Lately, "coworking spaces" -- shared office environments that provide desk and conference room space, Internet connections, social connections, and counseling for professionals, entrepreneurs and startups -- have been the rage. In a rough-and-tumble economy with limited or tenuous job opportunities, entrepreneurship and startups are seen as the most viable (and often more interesting) career path.
Coworking spaces cater to this new way of work, with temporary and long-term leasing arrangements, often within the funkiest city neighborhoods. For example, there's General Assembly, a 20,00-spuare-foot coworking space at 902 Broadway in Manhattan, which now has 350 members, representing 100+ early-stage startups, selected through an application and interview process. Then there's NextSpace, with four locations throughout California.
Now, it appears coworking spaces are becoming somewhat of a big business in their own right. A group of coworking spaces are pooling their collective efforts. Six of these venues have teamed up to form "The League of Extraordinary Coworking Spaces," which includes a "coworking loyalty" program within the US. Members of any LEXC venue now pop in at any other venue in the network.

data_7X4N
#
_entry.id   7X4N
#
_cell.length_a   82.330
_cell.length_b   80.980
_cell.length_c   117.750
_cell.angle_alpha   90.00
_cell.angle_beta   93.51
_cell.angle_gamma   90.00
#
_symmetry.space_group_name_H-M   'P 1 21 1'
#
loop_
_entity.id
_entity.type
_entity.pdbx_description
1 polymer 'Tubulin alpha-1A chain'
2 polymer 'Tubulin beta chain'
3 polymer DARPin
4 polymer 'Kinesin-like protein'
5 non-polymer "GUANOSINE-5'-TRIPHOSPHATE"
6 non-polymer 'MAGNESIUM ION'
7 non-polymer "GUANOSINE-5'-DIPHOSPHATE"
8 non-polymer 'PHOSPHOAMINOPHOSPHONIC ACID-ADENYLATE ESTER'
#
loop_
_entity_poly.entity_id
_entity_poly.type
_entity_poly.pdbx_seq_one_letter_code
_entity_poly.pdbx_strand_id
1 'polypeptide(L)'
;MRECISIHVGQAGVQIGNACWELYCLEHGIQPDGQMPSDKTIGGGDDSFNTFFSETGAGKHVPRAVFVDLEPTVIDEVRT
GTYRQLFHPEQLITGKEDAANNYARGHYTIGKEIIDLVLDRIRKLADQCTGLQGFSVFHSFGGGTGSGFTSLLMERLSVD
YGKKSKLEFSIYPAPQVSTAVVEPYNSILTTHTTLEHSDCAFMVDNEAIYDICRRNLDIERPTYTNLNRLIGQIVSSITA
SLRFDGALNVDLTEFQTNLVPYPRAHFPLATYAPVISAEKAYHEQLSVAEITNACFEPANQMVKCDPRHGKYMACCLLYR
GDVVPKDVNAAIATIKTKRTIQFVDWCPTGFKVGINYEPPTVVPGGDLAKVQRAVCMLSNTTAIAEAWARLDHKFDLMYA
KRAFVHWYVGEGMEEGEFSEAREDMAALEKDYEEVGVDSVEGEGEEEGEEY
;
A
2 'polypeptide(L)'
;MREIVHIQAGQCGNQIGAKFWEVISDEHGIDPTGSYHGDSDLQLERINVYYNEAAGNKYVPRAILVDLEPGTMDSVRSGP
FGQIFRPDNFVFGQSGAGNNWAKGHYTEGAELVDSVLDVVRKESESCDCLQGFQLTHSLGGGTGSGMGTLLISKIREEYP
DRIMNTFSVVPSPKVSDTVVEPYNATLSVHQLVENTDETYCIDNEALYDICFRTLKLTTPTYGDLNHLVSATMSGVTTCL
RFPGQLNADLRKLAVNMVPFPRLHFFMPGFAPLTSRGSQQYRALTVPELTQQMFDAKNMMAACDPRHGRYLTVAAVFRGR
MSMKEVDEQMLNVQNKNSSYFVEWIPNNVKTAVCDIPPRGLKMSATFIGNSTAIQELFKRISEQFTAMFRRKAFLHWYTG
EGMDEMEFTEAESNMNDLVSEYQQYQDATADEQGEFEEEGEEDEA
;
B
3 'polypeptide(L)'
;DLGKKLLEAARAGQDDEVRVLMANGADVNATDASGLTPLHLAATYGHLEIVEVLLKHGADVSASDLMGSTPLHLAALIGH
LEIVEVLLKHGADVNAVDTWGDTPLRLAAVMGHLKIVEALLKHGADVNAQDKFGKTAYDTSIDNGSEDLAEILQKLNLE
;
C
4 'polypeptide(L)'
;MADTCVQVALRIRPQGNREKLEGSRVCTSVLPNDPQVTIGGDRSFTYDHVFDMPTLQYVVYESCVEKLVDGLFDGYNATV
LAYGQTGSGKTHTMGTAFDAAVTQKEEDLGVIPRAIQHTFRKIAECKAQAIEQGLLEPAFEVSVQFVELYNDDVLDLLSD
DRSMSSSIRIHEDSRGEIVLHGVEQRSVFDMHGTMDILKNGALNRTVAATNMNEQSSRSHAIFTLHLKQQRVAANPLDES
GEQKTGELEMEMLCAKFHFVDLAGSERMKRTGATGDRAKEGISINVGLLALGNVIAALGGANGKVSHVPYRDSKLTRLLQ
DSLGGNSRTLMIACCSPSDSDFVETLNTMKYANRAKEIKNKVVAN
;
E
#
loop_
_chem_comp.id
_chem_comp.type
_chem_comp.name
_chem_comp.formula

Such efforts provide startups with an immediate national reach. We may be in a digital economy, but physical location and proximity still make a difference.
SmartPlanet's Sumi Das, in the video below, looks at Dogpatch Labs, which has several locations, including Dublin, Boston and Palo Alto. Interaction and sharing knowledge is critical to people, says Ryan Spoon, a VC with Polaris Ventures and co-founder of Dogpatch Labs "People who are drawn to being here believe that participating with a larger set of people makes them more valuable, more productive," says Spoon.
(Photo: CoCo, St. Paul, Minn.)
This post was originally published on Smartplanet.com